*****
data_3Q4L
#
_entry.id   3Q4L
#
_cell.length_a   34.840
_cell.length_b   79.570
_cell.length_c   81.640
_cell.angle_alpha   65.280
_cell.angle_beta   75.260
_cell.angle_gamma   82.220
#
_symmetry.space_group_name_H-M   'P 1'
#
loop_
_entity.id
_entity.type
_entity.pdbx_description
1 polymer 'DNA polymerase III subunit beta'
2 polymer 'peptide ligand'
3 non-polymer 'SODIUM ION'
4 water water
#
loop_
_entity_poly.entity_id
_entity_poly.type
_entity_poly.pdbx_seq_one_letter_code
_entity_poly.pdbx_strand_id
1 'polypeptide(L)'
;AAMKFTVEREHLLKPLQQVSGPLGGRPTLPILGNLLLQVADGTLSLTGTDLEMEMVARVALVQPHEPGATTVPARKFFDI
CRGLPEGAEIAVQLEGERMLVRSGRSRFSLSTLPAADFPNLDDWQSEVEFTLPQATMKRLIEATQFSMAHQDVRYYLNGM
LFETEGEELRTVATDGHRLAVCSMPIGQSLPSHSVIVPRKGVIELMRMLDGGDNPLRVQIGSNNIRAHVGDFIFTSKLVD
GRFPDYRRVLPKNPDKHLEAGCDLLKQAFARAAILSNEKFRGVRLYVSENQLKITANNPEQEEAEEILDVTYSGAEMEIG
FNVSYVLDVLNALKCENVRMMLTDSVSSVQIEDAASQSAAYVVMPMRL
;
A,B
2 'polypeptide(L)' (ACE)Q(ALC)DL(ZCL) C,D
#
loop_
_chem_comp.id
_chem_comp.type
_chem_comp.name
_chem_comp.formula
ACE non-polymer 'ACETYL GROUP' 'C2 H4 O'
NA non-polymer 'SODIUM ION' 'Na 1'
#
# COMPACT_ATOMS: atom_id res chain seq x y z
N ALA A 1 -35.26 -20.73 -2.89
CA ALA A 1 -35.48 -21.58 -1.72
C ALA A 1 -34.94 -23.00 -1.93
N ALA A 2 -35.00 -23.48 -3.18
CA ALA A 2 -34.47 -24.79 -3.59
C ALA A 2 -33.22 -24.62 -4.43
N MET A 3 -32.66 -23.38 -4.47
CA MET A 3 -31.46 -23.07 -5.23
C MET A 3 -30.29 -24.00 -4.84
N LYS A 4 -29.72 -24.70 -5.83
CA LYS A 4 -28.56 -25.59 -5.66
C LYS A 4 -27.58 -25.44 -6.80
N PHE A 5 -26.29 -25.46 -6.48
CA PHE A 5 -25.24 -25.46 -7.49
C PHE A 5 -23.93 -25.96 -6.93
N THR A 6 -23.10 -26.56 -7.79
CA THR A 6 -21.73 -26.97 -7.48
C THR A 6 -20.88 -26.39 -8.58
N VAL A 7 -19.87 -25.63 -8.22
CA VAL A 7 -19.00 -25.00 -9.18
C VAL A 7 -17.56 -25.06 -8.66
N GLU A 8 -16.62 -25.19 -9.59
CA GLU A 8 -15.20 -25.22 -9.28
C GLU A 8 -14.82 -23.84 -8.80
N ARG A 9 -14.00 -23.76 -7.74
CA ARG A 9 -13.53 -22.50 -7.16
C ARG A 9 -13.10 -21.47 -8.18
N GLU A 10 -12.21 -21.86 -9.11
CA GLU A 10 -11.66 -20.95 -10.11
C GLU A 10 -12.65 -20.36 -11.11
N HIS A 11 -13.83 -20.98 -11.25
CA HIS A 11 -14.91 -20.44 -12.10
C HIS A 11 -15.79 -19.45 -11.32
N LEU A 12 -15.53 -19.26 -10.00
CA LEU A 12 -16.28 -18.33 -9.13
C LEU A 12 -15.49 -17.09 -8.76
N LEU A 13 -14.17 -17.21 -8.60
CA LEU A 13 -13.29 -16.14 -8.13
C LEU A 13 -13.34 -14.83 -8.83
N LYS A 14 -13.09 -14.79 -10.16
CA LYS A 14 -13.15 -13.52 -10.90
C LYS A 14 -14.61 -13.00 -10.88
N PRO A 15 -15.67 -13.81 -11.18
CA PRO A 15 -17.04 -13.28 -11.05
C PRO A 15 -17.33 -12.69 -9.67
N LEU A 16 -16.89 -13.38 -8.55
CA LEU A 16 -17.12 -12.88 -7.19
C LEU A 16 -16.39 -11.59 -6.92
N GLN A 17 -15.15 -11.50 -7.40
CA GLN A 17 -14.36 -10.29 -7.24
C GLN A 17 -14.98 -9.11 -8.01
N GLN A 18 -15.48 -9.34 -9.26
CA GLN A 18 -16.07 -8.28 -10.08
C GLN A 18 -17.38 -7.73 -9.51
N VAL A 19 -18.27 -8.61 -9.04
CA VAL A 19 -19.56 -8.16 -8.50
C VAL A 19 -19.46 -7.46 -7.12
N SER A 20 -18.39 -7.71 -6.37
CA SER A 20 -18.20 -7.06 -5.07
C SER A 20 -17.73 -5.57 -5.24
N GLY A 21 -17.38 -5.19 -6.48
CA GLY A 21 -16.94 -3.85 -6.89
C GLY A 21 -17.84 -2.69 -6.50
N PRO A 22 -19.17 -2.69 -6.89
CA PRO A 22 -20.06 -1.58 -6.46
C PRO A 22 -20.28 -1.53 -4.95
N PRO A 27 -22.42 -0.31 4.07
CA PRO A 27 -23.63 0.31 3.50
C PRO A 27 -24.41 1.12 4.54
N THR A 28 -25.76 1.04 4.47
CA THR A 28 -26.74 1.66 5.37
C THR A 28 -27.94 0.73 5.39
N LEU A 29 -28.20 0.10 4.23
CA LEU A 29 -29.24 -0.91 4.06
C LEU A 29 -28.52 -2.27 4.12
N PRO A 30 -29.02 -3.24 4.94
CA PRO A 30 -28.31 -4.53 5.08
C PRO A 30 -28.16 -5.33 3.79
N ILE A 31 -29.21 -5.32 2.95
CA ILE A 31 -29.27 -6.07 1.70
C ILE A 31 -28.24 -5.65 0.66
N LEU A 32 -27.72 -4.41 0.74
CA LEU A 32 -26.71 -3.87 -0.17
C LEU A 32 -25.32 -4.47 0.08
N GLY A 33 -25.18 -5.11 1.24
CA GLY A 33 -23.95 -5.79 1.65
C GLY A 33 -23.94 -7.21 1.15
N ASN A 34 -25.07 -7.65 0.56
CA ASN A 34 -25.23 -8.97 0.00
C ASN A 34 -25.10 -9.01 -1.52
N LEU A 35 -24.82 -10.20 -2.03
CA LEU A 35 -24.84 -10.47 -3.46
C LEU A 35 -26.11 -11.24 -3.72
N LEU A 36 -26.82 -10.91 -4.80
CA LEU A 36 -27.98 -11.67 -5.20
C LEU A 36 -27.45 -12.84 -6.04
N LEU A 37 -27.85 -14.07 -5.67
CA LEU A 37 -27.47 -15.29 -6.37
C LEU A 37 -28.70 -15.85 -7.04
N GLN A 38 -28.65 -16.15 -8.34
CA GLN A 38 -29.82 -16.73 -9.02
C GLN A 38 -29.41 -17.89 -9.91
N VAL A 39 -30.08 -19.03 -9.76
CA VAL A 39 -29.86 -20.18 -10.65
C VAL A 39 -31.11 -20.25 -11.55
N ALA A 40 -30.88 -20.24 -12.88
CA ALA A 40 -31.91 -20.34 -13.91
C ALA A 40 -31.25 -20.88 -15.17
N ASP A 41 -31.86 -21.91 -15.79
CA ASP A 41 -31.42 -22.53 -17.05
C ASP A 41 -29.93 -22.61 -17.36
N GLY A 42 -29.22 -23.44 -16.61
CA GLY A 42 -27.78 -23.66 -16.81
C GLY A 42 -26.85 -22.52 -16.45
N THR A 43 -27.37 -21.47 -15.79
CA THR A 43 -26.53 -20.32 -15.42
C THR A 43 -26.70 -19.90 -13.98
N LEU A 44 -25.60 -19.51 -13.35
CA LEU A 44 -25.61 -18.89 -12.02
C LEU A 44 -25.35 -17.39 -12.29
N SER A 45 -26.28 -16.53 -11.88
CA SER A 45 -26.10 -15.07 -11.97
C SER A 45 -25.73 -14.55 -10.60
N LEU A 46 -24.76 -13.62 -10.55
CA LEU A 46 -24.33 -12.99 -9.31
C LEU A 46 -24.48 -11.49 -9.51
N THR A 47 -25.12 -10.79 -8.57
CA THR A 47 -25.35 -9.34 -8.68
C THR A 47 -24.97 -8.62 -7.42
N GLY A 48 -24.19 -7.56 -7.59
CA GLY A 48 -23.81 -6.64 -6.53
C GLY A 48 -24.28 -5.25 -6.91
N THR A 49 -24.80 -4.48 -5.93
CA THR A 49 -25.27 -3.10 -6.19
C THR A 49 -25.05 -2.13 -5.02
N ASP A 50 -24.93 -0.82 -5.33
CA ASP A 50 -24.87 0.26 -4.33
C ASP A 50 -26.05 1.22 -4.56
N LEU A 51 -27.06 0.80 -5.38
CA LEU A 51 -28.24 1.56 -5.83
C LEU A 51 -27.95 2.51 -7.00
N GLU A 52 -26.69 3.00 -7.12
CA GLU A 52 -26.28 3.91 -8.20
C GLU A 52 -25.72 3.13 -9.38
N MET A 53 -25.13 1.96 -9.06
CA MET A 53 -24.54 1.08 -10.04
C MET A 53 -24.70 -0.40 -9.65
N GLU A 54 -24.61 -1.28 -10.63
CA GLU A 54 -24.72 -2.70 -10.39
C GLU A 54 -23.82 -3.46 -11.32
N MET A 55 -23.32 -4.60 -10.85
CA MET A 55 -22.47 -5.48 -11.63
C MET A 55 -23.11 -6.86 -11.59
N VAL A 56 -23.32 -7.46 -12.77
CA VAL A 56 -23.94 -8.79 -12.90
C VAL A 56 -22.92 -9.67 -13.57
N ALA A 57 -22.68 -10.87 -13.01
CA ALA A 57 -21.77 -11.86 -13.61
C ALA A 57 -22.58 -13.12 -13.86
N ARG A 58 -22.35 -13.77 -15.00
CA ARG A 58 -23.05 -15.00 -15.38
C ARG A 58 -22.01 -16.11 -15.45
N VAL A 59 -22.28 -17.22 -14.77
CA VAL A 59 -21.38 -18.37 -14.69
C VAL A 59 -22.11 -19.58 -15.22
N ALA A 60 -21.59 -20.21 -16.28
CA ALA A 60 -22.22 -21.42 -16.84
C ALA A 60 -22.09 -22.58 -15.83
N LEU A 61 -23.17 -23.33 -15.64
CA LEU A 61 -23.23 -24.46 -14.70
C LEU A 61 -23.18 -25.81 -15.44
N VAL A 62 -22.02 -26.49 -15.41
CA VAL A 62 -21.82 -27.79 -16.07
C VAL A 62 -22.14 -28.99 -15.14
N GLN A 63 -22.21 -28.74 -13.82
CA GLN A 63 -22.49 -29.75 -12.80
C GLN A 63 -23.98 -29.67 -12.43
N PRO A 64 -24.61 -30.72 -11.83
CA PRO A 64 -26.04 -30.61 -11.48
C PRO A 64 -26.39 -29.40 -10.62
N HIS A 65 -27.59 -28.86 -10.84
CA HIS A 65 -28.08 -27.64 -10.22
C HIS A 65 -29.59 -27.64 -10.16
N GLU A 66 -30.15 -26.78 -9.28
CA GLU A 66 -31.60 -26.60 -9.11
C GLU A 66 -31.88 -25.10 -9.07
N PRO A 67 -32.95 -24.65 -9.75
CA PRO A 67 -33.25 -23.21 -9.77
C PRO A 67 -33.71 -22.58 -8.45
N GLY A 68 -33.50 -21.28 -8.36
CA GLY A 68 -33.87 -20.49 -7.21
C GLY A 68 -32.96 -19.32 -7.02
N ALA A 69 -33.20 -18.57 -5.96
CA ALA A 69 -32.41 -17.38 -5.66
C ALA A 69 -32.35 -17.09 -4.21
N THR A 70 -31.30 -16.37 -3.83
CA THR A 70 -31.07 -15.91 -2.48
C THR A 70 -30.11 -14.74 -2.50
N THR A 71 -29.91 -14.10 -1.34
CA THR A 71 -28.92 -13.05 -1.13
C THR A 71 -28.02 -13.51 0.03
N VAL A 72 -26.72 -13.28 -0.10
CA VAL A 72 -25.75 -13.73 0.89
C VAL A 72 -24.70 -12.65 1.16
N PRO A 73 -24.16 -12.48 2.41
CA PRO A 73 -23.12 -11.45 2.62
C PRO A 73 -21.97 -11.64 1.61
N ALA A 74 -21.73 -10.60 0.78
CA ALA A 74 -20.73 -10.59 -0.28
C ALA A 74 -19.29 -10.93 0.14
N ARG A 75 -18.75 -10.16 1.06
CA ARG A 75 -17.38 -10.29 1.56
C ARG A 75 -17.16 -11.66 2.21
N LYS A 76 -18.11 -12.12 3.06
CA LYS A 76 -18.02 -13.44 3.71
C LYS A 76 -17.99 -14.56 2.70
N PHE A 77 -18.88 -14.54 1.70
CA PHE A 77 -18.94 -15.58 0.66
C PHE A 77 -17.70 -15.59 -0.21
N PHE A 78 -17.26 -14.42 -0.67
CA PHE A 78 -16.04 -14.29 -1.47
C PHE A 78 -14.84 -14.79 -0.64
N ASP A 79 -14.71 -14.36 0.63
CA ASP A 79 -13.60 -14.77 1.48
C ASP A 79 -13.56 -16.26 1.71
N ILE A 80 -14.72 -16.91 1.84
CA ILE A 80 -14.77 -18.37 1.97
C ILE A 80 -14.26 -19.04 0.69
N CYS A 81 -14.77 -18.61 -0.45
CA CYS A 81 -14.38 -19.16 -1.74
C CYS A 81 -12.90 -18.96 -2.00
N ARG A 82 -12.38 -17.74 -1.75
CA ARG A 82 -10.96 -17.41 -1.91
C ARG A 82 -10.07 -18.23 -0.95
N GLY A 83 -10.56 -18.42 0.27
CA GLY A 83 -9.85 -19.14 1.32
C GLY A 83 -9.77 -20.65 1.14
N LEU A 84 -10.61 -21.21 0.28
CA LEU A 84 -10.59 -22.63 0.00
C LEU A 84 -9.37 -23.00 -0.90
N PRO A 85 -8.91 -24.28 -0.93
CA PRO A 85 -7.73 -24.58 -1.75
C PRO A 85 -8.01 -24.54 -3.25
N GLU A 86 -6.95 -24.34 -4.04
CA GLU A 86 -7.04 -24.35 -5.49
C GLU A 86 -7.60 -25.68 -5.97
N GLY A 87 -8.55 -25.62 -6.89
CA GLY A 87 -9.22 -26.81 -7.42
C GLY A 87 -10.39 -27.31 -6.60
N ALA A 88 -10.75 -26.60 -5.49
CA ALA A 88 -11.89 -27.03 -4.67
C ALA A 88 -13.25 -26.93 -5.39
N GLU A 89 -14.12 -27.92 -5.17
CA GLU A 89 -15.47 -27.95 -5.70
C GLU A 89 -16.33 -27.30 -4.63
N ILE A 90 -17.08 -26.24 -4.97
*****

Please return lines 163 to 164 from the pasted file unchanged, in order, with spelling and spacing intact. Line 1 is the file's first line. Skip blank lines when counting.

C THR A 43 -26.70 -19.90 -13.98
N LEU A 44 -25.60 -19.51 -13.35